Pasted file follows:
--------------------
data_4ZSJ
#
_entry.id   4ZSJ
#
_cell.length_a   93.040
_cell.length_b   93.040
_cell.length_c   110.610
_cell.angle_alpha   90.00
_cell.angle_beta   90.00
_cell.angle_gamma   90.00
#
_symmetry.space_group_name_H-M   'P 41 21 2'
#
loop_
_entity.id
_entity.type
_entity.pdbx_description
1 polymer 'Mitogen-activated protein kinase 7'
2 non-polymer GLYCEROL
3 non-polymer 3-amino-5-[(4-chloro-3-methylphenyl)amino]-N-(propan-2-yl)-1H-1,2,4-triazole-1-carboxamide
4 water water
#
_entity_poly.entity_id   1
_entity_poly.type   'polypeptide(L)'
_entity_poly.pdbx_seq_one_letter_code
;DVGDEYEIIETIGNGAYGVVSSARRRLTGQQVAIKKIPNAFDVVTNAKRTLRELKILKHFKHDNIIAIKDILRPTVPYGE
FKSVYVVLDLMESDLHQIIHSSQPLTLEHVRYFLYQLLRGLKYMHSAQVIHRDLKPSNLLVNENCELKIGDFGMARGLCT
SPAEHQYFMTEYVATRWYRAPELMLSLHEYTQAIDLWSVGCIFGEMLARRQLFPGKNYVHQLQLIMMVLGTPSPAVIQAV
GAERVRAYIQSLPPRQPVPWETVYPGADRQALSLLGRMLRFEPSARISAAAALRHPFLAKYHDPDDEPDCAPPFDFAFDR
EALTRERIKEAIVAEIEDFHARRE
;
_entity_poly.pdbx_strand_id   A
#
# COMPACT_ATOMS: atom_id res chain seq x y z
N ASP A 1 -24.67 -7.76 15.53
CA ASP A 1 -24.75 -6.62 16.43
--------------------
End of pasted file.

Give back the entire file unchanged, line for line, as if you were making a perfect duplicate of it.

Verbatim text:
data_4ZSJ
#
_entry.id   4ZSJ
#
_cell.length_a   93.040
_cell.length_b   93.040
_cell.length_c   110.610
_cell.angle_alpha   90.00
_cell.angle_beta   90.00
_cell.angle_gamma   90.00
#
_symmetry.space_group_name_H-M   'P 41 21 2'
#
loop_
_entity.id
_entity.type
_entity.pdbx_description
1 polymer 'Mitogen-activated protein kinase 7'
2 non-polymer GLYCEROL
3 non-polymer 3-amino-5-[(4-chloro-3-methylphenyl)amino]-N-(propan-2-yl)-1H-1,2,4-triazole-1-carboxamide
4 water water
#
_entity_poly.entity_id   1
_entity_poly.type   'polypeptide(L)'
_entity_poly.pdbx_seq_one_letter_code
;DVGDEYEIIETIGNGAYGVVSSARRRLTGQQVAIKKIPNAFDVVTNAKRTLRELKILKHFKHDNIIAIKDILRPTVPYGE
FKSVYVVLDLMESDLHQIIHSSQPLTLEHVRYFLYQLLRGLKYMHSAQVIHRDLKPSNLLVNENCELKIGDFGMARGLCT
SPAEHQYFMTEYVATRWYRAPELMLSLHEYTQAIDLWSVGCIFGEMLARRQLFPGKNYVHQLQLIMMVLGTPSPAVIQAV
GAERVRAYIQSLPPRQPVPWETVYPGADRQALSLLGRMLRFEPSARISAAAALRHPFLAKYHDPDDEPDCAPPFDFAFDR
EALTRERIKEAIVAEIEDFHARRE
;
_entity_poly.pdbx_strand_id   A
#
# COMPACT_ATOMS: atom_id res chain seq x y z
N ASP A 1 -24.67 -7.76 15.53
CA ASP A 1 -24.75 -6.62 16.43